This is kind of what it looks like. This is not my exact one but very close and or you can set it here just as well the advantage of putting in an environment variable is that it’s only located on my environment and so that’s really nice but if you’re working with a team and you guys have one API key that you’re sharing, you can just go ahead and set it in your in your setup method like that.
And then at the end there’s a teardown method. The teardown method will close Selenium-webdriver using driver that quit. It will close Applitools eyes and that this makes sure that your test actually gets saved it’s a very important method.
And then finally this one is here in place where you abort Applitools if it’s not closed. So just in case something goes wrong, you put this method in here to close out the tools just in case.
Anyway so, that covered the rest of the code. Let’s go ahead and take a look at our Applitools instance and what you can see here is I can actually go ahead and refresh.
And now we have a test that actually has been unresolved and the reason it’s actually on the resolve is I probably ran this previously before and created a previous baseline.
So, see that before I’ve ran this and create a previous baseline so now this is a completely new baseline and so as a result it didn’t match up and what we can do here is if we want to set this as a baseline, I’m gonna come over here and go ahead and give it a thumbs up.
We’ll get into more that more into this in the future, don’t worry.
Now, this didn’t do exactly what I wanted because I wanted to show you what a new baseline looks like. So, let’s go ahead and try some other examples to see if they will provide us new baseline.
So now you know that we have a baseline set here right we absolutely have a baseline set and so every image is going to be compared against this page that I showed you right here. This is the there’s gonna be our new baseline. Okay, on the right-hand side.
So, this means that if I run this says down here and I pass in a new app name, I should have a brand new baseline even though it’s looking at the exact same page.
Let’s go ahead and run this and take a look.
What you’re gonna see is exactly the same thing happening. It’s going to open up the page same exact page, same exact resolution. Everything is the same except the app name is different and as a result, if you don’t remember, every time you update one of those different parameters, it will create a brand new baseline.
And so, I believe this one should work because I haven’t run it previously and so now we get a check mark which is a sign that we’ve got a passing test which means that it was for the first time it was created.
So, there we go. How you know it’s a new baseline is, you can look over here. We have a new test. This new test is right here, and it says new and then it points out our name of our test and then all of the other parameters that we passed in. You can see the OS, the browser and the viewport size.
And if I open this up and take a look at it, what you can see is there is no baseline image. What there is, is this. Check point but there is no baseline image. So, this checkpoint automatically got saved as the baseline.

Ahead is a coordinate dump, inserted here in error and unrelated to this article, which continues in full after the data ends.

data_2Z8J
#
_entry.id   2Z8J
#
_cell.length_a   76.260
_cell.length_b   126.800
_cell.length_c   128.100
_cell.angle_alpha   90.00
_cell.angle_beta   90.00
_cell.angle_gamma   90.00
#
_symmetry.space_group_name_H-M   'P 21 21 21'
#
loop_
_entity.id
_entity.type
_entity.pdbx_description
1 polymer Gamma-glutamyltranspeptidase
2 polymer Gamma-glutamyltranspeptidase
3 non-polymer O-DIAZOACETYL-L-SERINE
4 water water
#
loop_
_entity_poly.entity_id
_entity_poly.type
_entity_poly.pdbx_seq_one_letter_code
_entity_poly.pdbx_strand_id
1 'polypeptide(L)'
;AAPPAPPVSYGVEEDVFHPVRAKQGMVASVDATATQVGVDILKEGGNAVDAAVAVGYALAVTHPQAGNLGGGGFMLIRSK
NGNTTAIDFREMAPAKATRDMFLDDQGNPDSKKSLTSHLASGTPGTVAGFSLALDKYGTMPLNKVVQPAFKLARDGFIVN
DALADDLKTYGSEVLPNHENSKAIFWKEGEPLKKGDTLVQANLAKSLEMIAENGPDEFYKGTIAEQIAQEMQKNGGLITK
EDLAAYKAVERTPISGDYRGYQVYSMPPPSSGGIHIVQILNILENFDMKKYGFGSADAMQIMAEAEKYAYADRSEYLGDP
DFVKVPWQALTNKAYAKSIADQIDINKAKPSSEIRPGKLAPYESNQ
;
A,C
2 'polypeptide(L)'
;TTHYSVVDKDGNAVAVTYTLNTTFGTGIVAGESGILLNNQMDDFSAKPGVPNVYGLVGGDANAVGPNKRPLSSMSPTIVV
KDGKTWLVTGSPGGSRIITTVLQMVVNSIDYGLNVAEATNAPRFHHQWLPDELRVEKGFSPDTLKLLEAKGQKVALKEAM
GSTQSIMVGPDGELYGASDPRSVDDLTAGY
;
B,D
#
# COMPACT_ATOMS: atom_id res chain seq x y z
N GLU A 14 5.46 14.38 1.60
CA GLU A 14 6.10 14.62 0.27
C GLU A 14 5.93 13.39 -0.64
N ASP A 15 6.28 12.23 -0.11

So, now if you don’t do anything here, every next iteration that I run for this combination right here of these parameters and if anything changes, it will be compared against that baseline that I just showed you. This one right here.
So, that means that this one and this one should produce brand-new baselines as well and all of them should so what I’m gonna do is I’m gonna run these other three for you right now.
So, we’re gonna do set baseline using different app name, different test name, and the viewport size. We’re gonna run these and all of them should create brand new baselines even though it’s the same exact page.
So why might you want to do this?
Well, maybe you would like to compare the page on different kinds of resolutions. Right. It’s a very common use case scenario where you may want to check this page on all the different device types.
Right. So, by having different device types, you can have a baseline for each of those devices to compare against.
So, if a developer does some work on this page and introduces some kind of a bug, that’s not visible. Maybe on a 1080p resolution but on a smaller resolution then you will be able to catch it because you have a baseline for each of the different environments that you are covering and as you can see here, it’s opening up every page, resizing it. This one’s not going to resize because there’s our last test and a 720p resolution and so they didn’t resize it, but you can see here that.
Well, actually two out of the three tests are passed so that means that the other one I’ve previously have set a baseline before and if we come back here we can refresh the Applitools’ user interface and we can see that here is our Test1 and this one is a new test that has been previously recorded.
Here’s another test. This one is new because you can see it gets a new test name and so another baseline and then this one has previously been set and so it’s the same thing as before. You can see that the baseline has been set and this is our new baseline.
So, we’ll give it a thumbs-up and the save and now we have all of our baseline set and you were able to see how each parameter will create a brand new baseline. I know some of them have previous already been set while I was playing around but each of the parameters that I’ve modified here will create a new baseline so just keep that in mind.
So, with all that’s said, how do you find the examples that I have given? Were you able to follow and create automation tests that passed using Applitools?
Let me know your thoughts by leaving your comment below.
Nikolay Advolodkin is a self-driven SDET on a lifelong mission to create profound change in the IT world and ultimately leave a legacy for his loved ones, community, and the world at large. Today, he serves as the CEO and Test Automation Instructor at UltimateQA.com and contributes informative articles to leading test automaton websites like SimpleProgrammer.com and TechBeacon.com